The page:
While I would normally favor state experimentation, in the case of Medicaid, I think the feds should finance the entire program with one set of uniform benefits. The Social Security Administration could be expanded to handle applications, income verification, recertification and other administrative tasks.

    For the non-elderly and non-disabled population, private insurers could offer something similar to Medicare Advantage by developing risk scores for each individual beneficiary and let the insurers bid in each county to offer coverage and even offer additional benefits like gym memberships while using risk scores to adjust payments relative to the bids which are based on an average risk population.

    The feds would have to raise taxes, probably via a VAT, to cover the costs. The states would have to use any savings from no longer having to pay for Medicaid to eliminate their unfunded pension and retiree health insurance liabilities and pick up more of their infrastructure maintenance and repair expenses. If they have money left over, it should be returned to state and local taxpayers.

    • Ron Greiner says:

      Barry, what is your problem with age-based tax credits for the poor to purchase health insurance of their choice in a free and open market with competition to keep quality high and costs low?

      Health care is going to destroy this country as the Baby Boomers age and Medicare’s trillions in unfunded liabilities. You have only paid $210,000, your estimate, in Medicare tax and that will be gone in the blink of an eye. One surgery cost more than that for my son 2 years ago. Taking care of you and your wife, until she is 100 years old, could cost young taxpayers millions and millions. America’s Socialized Medicine for you and your wife, after 65-years-old, is a YUGE ponzi scheme bill for America’s young taxpayers and unborn. We need to find cheaper solutions to health care than your expensive welfare, waste and fraud. Barry, you can’t just dump all of these Socialist expenses onto the next generation.

      You central planners and your one-size-fits-all plans are always so good that you say we will save enough to fund infrastructure maintenance, come on.

      Government is not the answer – it’s the problem.

  3. Barry Carol says:

    “Barry, what is your problem with age-based tax credits for the poor to purchase health insurance of their choice in a free and open market with competition to keep quality high and costs low?”

    Two things. First, you don’t have a mechanism for covering people who can’t pass underwriting. High risk pools never worked very well and 15 states didn’t offer them at all in the pre-ACA days.

    Second, similar coverage can easily vary by 100% or more from one region to another or even from one part of the same state to another. So what happens to people, especially low income people, who don’t have the money to supplement the tax credit to pay for coverage? By definition, everyone on Medicaid has a low income.

  4. Ron Greiner says:

    Barry, I’m suggesting giving people more choices, more options, more freedom. 1st, the age based tax-credits are much much cheaper than your expensive managed care Medicaid and some would choose to save the taxpayers money. With age-based tax credits employers would be free from buying health insurance and instead offer tax-free HSAs to save on payroll tax and workers comp. I’m sure many poor people would prefer tax-free HSA deposits instead of your managed care with a gym membership. The doctors would prefer insurance over Medicaid too because many won’t take Medicaid.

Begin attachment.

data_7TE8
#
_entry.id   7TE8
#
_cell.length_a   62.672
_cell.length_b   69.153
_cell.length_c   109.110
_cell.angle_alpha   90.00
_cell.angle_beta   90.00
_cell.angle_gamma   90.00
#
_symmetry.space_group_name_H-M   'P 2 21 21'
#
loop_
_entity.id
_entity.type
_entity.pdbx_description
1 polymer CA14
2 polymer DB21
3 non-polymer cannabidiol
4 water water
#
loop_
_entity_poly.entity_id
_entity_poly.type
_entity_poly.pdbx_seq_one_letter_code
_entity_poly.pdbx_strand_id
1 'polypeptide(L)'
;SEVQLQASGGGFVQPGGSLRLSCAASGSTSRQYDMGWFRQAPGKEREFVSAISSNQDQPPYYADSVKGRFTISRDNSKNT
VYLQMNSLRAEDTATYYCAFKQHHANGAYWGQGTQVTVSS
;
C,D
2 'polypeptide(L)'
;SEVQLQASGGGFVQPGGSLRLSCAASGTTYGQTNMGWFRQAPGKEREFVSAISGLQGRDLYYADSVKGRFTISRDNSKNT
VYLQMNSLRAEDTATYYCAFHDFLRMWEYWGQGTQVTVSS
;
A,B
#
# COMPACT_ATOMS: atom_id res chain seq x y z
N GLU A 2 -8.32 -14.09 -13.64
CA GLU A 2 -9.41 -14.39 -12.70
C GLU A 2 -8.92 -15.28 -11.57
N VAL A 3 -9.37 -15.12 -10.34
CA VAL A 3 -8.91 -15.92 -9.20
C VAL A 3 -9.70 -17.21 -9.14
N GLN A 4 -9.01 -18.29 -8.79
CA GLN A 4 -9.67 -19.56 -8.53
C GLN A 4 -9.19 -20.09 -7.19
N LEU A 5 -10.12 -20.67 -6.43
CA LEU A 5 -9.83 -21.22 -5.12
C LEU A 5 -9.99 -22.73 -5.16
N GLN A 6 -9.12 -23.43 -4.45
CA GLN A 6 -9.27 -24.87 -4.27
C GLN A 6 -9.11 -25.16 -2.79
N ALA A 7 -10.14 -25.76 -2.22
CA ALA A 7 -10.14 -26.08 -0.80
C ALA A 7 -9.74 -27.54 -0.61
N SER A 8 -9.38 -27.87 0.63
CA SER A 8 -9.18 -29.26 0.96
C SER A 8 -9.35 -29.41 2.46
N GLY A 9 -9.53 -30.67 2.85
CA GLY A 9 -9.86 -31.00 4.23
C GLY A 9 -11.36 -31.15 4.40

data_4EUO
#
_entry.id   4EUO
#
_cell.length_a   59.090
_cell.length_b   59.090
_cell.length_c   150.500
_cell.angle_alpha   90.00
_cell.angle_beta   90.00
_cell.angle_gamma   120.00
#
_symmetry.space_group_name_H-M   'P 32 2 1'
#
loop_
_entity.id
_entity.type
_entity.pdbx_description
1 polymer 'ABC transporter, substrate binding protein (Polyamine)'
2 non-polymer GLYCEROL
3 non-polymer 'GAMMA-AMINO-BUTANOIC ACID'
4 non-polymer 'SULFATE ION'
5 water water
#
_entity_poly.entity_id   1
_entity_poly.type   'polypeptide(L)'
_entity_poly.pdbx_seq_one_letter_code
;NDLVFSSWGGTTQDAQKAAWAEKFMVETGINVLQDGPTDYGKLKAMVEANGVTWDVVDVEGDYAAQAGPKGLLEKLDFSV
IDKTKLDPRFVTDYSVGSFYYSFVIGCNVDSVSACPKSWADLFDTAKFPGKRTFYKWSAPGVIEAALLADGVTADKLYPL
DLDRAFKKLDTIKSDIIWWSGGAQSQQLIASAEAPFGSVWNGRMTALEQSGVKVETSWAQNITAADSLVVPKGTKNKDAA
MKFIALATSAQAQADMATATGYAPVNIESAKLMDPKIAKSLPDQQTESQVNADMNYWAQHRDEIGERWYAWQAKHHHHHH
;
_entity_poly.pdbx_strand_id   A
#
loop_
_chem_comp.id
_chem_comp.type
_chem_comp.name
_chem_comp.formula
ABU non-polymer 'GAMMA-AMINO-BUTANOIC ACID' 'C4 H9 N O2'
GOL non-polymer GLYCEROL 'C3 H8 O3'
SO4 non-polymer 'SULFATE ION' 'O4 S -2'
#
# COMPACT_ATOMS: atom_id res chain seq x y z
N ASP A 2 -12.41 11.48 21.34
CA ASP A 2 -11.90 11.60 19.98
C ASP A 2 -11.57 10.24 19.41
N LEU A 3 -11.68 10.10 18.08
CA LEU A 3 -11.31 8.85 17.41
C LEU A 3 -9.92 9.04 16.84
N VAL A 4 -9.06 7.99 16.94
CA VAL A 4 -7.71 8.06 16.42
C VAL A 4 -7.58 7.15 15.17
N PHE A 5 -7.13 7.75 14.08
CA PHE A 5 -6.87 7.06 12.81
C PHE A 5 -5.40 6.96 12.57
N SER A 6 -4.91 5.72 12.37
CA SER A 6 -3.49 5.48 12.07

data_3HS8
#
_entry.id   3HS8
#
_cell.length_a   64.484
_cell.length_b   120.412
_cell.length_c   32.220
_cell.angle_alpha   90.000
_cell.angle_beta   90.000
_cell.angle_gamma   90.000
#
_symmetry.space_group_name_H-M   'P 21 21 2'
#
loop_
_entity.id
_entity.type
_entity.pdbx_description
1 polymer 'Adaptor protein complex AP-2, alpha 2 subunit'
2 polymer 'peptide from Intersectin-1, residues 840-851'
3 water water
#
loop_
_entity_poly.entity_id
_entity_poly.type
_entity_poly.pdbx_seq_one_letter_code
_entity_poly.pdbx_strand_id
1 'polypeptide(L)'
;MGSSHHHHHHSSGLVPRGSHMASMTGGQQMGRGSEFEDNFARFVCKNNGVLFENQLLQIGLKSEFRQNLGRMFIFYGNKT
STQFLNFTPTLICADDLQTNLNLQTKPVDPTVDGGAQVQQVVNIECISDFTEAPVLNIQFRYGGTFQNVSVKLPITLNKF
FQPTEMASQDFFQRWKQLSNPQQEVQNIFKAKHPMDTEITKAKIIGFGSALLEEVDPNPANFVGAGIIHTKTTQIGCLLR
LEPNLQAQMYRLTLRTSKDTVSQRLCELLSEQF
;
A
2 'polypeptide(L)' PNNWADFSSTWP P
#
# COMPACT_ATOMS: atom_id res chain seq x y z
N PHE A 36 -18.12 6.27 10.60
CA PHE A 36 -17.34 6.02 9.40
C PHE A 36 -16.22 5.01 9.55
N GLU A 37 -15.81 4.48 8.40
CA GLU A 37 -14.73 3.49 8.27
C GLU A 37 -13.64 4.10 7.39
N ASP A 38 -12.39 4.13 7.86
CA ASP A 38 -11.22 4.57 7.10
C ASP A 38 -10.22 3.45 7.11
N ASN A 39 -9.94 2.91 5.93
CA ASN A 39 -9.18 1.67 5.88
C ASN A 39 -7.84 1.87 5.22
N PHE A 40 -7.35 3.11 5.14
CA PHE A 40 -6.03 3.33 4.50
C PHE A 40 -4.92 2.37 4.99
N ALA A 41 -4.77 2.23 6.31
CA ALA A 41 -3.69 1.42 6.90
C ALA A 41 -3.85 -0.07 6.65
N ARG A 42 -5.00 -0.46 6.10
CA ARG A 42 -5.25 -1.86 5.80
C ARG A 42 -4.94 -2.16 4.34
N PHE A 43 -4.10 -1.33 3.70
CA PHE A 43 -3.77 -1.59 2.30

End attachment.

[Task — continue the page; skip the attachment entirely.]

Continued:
If some of the poor preferred expensive traditional Medicaid, they could choose that if they can’t pass medical underwriting.

    Still others who are uninsurable might prefer a high risk pool with HSA qualifying deductibles to take advantage of their employer’s HSA deposits.

    YOU remind me of Henry Ford who thought everybody only wanted black automobiles. People need choices and some would prefer to save the taxpayer money and save for their retirement health care expenses because Medicare is a ponzi scheme that won’t be there for them so they had better think about taking care of themselves.

    Barry, you say your $210,000 that you have paid in Medicare tax is enough for you and your wife if you only live to 80 years old. What happens if your wife lives to be 100 years old? You can’t predict how much her medical care will cost in 25 years because you have no idea what will be developed in treatments and what that cost will be. I just think that your low low cost, that you are paying now, should be raised because you can afford it and you don’t want to be a leach on the unborn do you?

    Maybe you would have to cut back on travel and entertainment if you paid your fair share.

  5. The big ham says:

    I spent he week moving my mother into a skilled nursing facility . I met with AZ Medicaid to see if we could get her qualified. I was amazed to find out how easy it was to get her and my dads finances and assets spent down and deferred to qualify her for AZ Medicaid long term care. It also made me realize we as a country are headed for a financial disaster .
    My parents are on the leading edge of the baby boomer population. The baby boomers are just starting to utilize long term care facilities. This is happening at the same time Obamacare qualifid millions of new enrollies into Medicaid. Millions of baby boomers plus millions of poor all Hitting the Medicaid rolls at the same time. 4 years from now we will look back and wish we were only 19 trillion in debt.